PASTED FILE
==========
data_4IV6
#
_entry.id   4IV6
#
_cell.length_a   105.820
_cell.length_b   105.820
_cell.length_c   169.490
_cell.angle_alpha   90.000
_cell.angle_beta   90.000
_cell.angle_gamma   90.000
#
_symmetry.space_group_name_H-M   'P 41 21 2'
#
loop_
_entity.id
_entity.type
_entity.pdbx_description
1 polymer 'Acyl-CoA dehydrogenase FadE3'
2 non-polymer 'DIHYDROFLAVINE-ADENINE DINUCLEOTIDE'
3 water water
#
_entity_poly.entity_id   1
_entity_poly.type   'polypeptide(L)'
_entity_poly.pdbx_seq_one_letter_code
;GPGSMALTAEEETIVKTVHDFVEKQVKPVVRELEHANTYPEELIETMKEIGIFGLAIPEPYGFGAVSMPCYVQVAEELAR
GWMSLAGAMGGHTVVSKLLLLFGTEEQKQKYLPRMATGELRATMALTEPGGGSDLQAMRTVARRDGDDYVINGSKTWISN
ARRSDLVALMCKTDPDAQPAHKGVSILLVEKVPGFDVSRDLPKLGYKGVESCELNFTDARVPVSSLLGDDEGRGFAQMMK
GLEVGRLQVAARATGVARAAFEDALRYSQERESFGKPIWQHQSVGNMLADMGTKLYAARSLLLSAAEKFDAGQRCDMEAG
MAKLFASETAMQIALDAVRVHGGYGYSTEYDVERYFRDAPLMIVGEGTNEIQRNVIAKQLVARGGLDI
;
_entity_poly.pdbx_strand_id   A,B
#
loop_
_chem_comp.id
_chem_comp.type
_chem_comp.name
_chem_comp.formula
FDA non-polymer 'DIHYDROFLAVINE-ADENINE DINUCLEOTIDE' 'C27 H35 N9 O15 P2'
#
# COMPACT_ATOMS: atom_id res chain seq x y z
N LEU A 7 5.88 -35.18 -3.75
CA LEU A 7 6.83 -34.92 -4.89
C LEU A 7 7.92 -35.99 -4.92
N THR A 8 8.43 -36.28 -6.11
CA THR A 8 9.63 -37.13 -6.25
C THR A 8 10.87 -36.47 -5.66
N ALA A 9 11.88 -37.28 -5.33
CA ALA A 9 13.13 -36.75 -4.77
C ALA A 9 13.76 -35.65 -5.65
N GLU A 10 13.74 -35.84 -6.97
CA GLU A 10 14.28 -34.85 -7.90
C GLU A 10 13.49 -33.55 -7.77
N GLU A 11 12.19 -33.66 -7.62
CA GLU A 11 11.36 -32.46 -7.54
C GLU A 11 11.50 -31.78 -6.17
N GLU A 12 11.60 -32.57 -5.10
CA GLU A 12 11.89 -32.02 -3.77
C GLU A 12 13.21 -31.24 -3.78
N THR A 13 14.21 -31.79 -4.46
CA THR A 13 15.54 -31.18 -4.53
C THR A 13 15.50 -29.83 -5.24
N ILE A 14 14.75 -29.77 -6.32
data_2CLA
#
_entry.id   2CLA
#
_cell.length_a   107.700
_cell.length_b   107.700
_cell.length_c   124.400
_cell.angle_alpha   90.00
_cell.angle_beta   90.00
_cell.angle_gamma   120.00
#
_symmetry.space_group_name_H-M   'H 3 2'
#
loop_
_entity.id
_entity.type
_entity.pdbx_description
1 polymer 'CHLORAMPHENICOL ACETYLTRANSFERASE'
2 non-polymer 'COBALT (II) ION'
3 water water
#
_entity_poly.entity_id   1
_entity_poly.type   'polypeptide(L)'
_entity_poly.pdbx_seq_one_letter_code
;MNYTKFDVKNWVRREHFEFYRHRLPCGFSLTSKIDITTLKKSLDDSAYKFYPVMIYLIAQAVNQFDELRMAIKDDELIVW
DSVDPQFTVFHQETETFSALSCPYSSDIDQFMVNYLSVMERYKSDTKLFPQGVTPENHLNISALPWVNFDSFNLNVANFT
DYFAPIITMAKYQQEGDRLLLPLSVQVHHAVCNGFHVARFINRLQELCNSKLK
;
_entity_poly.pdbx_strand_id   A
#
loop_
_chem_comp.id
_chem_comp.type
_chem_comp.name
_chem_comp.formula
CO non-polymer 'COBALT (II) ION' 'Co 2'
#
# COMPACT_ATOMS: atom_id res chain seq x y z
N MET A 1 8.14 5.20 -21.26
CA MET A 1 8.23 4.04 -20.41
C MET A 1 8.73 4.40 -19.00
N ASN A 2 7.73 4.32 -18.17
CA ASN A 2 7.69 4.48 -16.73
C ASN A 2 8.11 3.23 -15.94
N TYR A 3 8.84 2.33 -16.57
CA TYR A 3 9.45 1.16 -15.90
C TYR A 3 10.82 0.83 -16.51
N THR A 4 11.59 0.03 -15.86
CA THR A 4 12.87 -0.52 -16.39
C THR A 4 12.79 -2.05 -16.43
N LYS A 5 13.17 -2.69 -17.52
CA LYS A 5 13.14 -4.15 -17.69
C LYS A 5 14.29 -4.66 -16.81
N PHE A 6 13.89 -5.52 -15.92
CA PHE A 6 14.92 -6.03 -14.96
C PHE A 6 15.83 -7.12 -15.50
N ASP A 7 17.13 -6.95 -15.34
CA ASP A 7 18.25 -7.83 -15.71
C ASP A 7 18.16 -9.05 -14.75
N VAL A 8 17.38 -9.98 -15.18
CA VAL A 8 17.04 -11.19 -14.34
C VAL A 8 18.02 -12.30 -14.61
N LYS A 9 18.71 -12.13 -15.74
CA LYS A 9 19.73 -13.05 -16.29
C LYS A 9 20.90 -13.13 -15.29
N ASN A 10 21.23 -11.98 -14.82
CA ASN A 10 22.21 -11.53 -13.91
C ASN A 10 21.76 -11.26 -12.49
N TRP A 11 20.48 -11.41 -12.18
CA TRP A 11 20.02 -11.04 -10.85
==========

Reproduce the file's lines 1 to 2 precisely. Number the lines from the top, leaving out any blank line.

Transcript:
data_4IV6
#